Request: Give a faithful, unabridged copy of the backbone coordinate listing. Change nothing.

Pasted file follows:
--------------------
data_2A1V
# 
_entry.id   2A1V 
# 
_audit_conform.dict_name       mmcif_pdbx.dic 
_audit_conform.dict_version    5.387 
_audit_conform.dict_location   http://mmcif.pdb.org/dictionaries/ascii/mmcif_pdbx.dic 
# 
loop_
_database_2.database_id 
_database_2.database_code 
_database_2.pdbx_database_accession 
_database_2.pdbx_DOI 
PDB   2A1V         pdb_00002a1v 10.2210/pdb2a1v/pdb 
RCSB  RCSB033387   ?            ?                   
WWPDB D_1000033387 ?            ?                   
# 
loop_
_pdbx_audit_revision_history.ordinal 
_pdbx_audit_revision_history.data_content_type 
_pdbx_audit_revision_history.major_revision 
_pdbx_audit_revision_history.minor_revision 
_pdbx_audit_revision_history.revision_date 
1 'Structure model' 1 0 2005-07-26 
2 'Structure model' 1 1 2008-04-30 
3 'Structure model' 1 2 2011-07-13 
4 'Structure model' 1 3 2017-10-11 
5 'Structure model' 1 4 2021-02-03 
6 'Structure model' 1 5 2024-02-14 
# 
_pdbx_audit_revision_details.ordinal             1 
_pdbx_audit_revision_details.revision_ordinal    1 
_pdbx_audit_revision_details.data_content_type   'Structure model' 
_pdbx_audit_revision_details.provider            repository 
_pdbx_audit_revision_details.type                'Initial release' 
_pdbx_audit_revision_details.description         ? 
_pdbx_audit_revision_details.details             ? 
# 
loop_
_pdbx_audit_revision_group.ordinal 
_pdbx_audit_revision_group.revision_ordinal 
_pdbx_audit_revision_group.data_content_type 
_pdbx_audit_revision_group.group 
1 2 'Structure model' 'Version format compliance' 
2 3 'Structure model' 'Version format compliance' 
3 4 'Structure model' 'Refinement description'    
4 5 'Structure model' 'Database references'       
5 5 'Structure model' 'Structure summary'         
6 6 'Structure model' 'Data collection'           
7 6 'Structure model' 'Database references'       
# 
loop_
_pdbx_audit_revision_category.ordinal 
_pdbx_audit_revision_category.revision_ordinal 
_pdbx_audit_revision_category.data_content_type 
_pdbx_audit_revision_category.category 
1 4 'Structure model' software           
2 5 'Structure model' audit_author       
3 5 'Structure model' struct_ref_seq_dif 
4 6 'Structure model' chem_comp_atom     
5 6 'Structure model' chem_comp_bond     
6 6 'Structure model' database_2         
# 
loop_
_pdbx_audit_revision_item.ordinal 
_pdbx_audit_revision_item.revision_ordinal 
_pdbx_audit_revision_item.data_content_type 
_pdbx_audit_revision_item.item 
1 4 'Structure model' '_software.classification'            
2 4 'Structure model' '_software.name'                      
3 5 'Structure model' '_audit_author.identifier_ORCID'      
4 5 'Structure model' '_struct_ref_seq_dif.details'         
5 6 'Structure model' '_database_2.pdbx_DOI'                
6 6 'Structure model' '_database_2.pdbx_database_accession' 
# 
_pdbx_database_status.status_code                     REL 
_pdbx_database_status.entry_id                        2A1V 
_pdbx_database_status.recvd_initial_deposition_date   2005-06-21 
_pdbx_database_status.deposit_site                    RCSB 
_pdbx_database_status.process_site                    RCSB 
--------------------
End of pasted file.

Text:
data_2A1V
# 
_entry.id   2A1V 
# 
_audit_conform.dict_name       mmcif_pdbx.dic 
_audit_conform.dict_version    5.387 
_audit_conform.dict_location   http://mmcif.pdb.org/dictionaries/ascii/mmcif_pdbx.dic 
# 
loop_
_database_2.database_id 
_database_2.database_code 
_database_2.pdbx_database_accession 
_database_2.pdbx_DOI 
PDB   2A1V         pdb_00002a1v 10.2210/pdb2a1v/pdb 
RCSB  RCSB033387   ?            ?                   
WWPDB D_1000033387 ?            ?                   
# 
loop_
_pdbx_audit_revision_history.ordinal 
_pdbx_audit_revision_history.data_content_type 
_pdbx_audit_revision_history.major_revision 
_pdbx_audit_revision_history.minor_revision 
_pdbx_audit_revision_history.revision_date 
1 'Structure model' 1 0 2005-07-26 
2 'Structure model' 1 1 2008-04-30 
3 'Structure model' 1 2 2011-07-13 
4 'Structure model' 1 3 2017-10-11 
5 'Structure model' 1 4 2021-02-03 
6 'Structure model' 1 5 2024-02-14 
# 
_pdbx_audit_revision_details.ordinal             1 
_pdbx_audit_revision_details.revision_ordinal    1 
_pdbx_audit_revision_details.data_content_type   'Structure model' 
_pdbx_audit_revision_details.provider            repository 
_pdbx_audit_revision_details.type                'Initial release' 
_pdbx_audit_revision_details.description         ? 
_pdbx_audit_revision_details.details             ? 
# 
loop_
_pdbx_audit_revision_group.ordinal 
_pdbx_audit_revision_group.revision_ordinal 
_pdbx_audit_revision_group.data_content_type 
_pdbx_audit_revision_group.group 
1 2 'Structure model' 'Version format compliance' 
2 3 'Structure model' 'Version format compliance' 
3 4 'Structure model' 'Refinement description'    
4 5 'Structure model' 'Database references'       
5 5 'Structure model' 'Structure summary'         
6 6 'Structure model' 'Data collection'           
7 6 'Structure model' 'Database references'       
# 
loop_
_pdbx_audit_revision_category.ordinal 
_pdbx_audit_revision_category.revision_ordinal 
_pdbx_audit_revision_category.data_content_type 
_pdbx_audit_revision_category.category 
1 4 'Structure model' software           
2 5 'Structure model' audit_author       
3 5 'Structure model' struct_ref_seq_dif 
4 6 'Structure model' chem_comp_atom     
5 6 'Structure model' chem_comp_bond     
6 6 'Structure model' database_2         
# 
loop_
_pdbx_audit_revision_item.ordinal 
_pdbx_audit_revision_item.revision_ordinal 
_pdbx_audit_revision_item.data_content_type 
_pdbx_audit_revision_item.item 
1 4 'Structure model' '_software.classification'            
2 4 'Structure model' '_software.name'                      
3 5 'Structure model' '_audit_author.identifier_ORCID'      
4 5 'Structure model' '_struct_ref_seq_dif.details'         
5 6 'Structure model' '_database_2.pdbx_DOI'                
6 6 'Structure model' '_database_2.pdbx_database_accession' 
# 
_pdbx_database_status.status_code                     REL 
_pdbx_database_status.entry_id                        2A1V 
_pdbx_database_status.recvd_initial_deposition_date   2005-06-21 
_pdbx_database_status.deposit_site                    RCSB 
_pdbx_database_status.process_site                    RCSB 